Perchlorate Detected In Wells Around Westport High School. Perchlorate has been detected in five private wells in the area around Westport High School at levels above the temporary 1.0 parts per billion set by the state. Although 20 parts per billion of perchlorate is safe for most people, high risk groups are advised against drinking or washing with more water that has more than 1 part per billion of the chemical.
The DEP tested 25 wells an area around Old County Road and Main Road. The residents on Old County Road were west of Route 88. Theresa Barao of the state Department of Environmental Protection said the highest reading was 5.62 parts per billion in one well.
The DEP is testing the private wells to try to determine the source of the perchlorate, which was detected in two high school wells last spring. The level was higher than allowable at that point in only one of the high school wells. Since then, students and staff have been drinking bottled water and using bottled water to wash.
The high-risk group includes pregnant women, children under 12 and people with untreated hypothyroidism.
DEP Help To Determine The Source Of Perchlorate
Ms. Barao said the DEP was testing private wells to help determine the source of the perchlorate. Perchlorate is an organic chemical widely used as an oxidizer in solid propellants for rockets, missiles and fireworks.
“The main thing is to find the source, to look at the distribution and see how it relates to the aquifer,” Ms. Barao said.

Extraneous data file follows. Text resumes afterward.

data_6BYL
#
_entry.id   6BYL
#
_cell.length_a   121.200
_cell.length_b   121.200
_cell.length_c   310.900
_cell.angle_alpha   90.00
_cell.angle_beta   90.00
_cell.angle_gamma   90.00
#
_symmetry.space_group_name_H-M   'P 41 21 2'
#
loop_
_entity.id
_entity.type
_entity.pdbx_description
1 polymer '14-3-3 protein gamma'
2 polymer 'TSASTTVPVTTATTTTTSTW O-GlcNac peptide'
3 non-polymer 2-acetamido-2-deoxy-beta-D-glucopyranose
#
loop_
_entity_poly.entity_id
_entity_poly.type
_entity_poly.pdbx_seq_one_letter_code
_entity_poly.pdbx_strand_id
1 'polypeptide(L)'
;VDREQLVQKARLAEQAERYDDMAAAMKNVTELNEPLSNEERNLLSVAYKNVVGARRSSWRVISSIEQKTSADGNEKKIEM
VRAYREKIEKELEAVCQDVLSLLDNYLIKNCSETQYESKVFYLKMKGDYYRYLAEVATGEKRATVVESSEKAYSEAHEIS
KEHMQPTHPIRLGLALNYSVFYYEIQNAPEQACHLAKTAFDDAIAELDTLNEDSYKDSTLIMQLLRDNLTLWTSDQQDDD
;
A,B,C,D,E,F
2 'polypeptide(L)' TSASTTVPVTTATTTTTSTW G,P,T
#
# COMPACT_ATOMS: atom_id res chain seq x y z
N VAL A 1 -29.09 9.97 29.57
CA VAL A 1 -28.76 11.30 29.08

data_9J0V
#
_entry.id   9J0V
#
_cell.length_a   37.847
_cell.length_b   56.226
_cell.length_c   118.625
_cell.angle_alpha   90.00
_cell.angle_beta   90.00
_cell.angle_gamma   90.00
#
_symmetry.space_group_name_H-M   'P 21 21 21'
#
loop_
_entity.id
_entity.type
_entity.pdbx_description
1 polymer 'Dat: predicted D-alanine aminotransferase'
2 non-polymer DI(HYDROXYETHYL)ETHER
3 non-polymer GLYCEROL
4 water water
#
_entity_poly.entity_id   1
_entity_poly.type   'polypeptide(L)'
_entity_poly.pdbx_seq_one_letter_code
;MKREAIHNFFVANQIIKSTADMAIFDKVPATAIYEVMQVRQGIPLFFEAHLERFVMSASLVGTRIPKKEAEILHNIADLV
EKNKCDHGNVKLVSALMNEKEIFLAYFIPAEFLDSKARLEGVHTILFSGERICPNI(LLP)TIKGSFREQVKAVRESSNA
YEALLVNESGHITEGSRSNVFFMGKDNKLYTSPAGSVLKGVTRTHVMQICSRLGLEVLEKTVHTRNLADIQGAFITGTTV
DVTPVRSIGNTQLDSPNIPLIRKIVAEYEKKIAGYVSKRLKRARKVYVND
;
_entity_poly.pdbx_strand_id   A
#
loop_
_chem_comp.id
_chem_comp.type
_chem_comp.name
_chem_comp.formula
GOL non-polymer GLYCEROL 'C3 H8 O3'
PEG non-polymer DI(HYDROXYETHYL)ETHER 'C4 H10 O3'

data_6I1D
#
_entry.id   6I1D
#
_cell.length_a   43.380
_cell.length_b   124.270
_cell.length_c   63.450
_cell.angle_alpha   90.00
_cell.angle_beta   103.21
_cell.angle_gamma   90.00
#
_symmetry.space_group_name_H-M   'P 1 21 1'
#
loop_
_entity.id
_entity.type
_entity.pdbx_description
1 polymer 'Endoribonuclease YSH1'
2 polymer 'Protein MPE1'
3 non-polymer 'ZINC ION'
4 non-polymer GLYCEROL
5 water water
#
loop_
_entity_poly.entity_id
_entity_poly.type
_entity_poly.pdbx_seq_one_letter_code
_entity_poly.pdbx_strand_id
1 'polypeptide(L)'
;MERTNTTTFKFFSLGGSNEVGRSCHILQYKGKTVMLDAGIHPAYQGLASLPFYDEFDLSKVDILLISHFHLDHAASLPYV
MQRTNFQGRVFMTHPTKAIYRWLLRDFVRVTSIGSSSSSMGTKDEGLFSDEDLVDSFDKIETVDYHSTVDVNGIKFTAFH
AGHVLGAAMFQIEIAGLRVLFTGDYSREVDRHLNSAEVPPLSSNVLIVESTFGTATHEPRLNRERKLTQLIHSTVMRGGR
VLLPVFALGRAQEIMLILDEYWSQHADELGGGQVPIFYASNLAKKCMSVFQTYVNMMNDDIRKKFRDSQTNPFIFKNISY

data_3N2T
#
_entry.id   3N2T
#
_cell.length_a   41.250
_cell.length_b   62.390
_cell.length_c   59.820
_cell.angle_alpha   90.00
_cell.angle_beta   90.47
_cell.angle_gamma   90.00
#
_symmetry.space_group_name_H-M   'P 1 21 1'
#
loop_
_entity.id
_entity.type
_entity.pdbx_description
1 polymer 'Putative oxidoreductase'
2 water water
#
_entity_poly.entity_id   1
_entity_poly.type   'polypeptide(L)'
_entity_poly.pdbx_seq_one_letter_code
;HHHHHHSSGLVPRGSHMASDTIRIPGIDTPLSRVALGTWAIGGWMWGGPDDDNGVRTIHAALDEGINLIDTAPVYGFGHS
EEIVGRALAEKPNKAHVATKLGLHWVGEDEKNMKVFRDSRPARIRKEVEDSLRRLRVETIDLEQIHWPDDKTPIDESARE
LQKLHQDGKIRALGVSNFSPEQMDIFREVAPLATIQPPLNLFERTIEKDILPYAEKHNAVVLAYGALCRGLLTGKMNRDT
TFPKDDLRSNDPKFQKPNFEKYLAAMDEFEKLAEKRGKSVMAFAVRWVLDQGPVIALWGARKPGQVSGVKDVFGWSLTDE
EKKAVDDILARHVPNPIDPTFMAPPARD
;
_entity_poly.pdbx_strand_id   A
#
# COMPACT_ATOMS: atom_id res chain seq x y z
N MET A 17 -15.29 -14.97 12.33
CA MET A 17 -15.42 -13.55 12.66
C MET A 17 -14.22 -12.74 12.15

Because there is bedrock in town land in this area, the perchlorate is not moving straight down, she said.
“That’s part of what we’re looking at. There’s bedrock there. Water in bedrock moves rather uniquely, not straight down. The geology is what will be looked at in the review, the geology and the samples. That’s all taken into account.”
The DEP plans to establish a definite limit for perchlorate in January 2005. Until then, it has established the 1.0 ppb limit for public buildings.
Superintendent Dr. Linda Galton said last week that in a test on Sept. 25, the perchlorate level for well #1 was 1.9 parts per billion. That makes well #1 suddenly almost twice the 1.0 level deemed safe. Last May, well #1 tested at 0.38 ppb, well below the risk level. At that time, well #2 was at 1.6 ppb. On Sept. 25, well #2 levels were 1.3 ppb.
Dr. Galton recommended against putting an expensive filter system in to treat the perchlorate until the DEP sets establishes a definite unsafe level in January 2005. Other states have set much higher acceptable levels, the superintendent said.
In the meantime, students and staff will continue to drink bottled water. The high school will use a filtering system in the cafeteria. The superintendent is still negotiating a price for the filter.
This is the first year the state environmental agency began testing for perchlorate in public buildings. The health effects of perchlorate are similar to iodine. They include impaired brain development and lower IQ as well as impairment in physical development in children. Other effects of iodine deficiency include signs and symptoms of hypothyroidism, enlargement of the thyroid gland and possibly thyroid tumors.
None of the levels of perchlorate found so far are even close to the level for the normal population.